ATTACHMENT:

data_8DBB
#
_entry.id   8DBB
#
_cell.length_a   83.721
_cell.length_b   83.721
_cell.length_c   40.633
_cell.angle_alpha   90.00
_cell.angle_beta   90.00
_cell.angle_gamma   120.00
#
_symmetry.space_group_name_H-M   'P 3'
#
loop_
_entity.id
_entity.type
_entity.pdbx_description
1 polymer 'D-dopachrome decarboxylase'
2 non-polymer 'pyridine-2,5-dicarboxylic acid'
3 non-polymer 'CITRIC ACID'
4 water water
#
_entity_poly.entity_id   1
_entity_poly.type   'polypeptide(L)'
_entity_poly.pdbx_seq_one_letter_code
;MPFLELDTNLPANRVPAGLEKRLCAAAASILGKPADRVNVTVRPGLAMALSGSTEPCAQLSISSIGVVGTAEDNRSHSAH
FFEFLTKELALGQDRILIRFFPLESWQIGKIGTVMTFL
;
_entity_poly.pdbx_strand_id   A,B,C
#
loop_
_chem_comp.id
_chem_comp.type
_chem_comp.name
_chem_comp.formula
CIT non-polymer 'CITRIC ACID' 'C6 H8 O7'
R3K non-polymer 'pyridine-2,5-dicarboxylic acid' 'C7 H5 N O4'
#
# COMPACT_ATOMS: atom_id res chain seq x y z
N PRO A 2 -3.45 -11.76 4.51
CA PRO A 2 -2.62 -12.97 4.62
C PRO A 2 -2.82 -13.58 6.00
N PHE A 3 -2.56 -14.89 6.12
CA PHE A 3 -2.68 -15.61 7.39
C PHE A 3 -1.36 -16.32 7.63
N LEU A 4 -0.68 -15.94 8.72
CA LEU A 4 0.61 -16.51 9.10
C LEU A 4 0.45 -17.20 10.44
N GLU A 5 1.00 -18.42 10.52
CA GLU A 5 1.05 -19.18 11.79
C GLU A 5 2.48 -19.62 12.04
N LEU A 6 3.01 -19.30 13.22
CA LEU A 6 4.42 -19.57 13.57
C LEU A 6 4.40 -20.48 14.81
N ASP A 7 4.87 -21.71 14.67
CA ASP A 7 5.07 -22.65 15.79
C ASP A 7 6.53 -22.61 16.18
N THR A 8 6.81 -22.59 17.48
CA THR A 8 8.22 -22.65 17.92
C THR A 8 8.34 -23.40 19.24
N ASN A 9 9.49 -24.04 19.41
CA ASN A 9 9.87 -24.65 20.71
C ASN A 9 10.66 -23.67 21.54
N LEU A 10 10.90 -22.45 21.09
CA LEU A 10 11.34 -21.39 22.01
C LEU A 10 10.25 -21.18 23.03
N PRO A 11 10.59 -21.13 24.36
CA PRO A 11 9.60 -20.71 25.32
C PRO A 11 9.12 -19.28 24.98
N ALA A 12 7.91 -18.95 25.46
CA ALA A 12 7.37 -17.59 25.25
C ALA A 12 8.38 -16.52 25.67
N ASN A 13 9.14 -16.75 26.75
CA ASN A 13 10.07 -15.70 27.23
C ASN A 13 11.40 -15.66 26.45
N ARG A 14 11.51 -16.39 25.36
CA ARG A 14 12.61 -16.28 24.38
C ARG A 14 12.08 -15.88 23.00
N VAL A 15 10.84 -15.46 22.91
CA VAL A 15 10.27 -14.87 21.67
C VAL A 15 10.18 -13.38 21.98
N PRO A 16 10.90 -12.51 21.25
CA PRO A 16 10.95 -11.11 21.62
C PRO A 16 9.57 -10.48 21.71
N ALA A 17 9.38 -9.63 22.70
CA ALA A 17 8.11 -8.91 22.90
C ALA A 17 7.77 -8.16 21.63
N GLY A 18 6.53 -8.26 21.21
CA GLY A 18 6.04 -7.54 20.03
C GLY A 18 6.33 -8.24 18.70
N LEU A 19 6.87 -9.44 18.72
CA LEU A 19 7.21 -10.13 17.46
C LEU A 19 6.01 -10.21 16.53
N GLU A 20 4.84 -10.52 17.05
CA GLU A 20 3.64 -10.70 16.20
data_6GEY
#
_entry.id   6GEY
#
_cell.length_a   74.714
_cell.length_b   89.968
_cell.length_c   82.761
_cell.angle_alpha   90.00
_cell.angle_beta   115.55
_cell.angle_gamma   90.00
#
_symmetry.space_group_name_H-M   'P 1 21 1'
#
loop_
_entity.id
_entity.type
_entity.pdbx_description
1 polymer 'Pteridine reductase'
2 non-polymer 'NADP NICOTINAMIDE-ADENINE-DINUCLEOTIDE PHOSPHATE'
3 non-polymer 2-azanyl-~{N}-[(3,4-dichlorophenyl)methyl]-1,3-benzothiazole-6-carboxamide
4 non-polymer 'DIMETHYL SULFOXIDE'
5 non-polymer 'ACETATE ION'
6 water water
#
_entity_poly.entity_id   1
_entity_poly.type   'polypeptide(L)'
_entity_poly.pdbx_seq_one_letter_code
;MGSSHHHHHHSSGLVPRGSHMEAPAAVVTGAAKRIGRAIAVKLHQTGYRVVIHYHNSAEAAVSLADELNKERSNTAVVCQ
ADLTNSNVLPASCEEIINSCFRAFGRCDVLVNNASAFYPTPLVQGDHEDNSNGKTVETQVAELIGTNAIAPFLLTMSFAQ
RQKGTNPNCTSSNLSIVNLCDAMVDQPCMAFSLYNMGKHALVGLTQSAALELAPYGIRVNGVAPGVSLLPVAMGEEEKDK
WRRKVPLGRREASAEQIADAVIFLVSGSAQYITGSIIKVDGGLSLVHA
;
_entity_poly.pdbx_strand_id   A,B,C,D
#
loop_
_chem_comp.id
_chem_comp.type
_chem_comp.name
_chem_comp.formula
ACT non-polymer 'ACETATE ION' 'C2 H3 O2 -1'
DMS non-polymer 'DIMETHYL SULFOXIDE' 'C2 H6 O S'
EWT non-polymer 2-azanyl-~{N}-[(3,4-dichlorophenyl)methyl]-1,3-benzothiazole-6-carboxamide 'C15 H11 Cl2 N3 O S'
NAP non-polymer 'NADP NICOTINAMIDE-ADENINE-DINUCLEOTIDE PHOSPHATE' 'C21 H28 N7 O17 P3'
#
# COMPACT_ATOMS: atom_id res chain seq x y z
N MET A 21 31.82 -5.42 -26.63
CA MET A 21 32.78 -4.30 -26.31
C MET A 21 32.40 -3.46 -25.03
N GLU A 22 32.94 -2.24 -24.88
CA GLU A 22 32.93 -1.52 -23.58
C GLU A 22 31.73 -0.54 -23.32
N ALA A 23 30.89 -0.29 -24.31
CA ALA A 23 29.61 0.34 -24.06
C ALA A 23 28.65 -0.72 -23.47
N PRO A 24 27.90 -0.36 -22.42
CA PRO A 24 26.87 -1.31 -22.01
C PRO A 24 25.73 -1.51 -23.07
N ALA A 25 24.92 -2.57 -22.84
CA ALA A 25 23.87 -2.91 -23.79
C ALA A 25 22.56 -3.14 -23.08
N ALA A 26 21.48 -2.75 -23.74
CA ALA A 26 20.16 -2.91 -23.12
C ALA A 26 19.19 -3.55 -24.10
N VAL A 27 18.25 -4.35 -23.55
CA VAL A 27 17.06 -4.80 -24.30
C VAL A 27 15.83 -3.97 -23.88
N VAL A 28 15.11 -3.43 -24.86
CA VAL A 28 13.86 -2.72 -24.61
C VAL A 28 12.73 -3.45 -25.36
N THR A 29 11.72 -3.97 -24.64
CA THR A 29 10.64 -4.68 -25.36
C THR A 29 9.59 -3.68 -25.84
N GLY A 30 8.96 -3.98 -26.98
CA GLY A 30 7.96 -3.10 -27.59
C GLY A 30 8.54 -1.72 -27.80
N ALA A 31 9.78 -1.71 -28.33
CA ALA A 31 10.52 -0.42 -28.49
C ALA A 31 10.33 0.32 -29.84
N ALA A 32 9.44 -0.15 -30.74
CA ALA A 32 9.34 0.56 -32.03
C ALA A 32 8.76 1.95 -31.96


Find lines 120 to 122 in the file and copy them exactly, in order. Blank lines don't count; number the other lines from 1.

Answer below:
_entity_poly.entity_id   1
_entity_poly.type   'polypeptide(L)'
_entity_poly.pdbx_seq_one_letter_code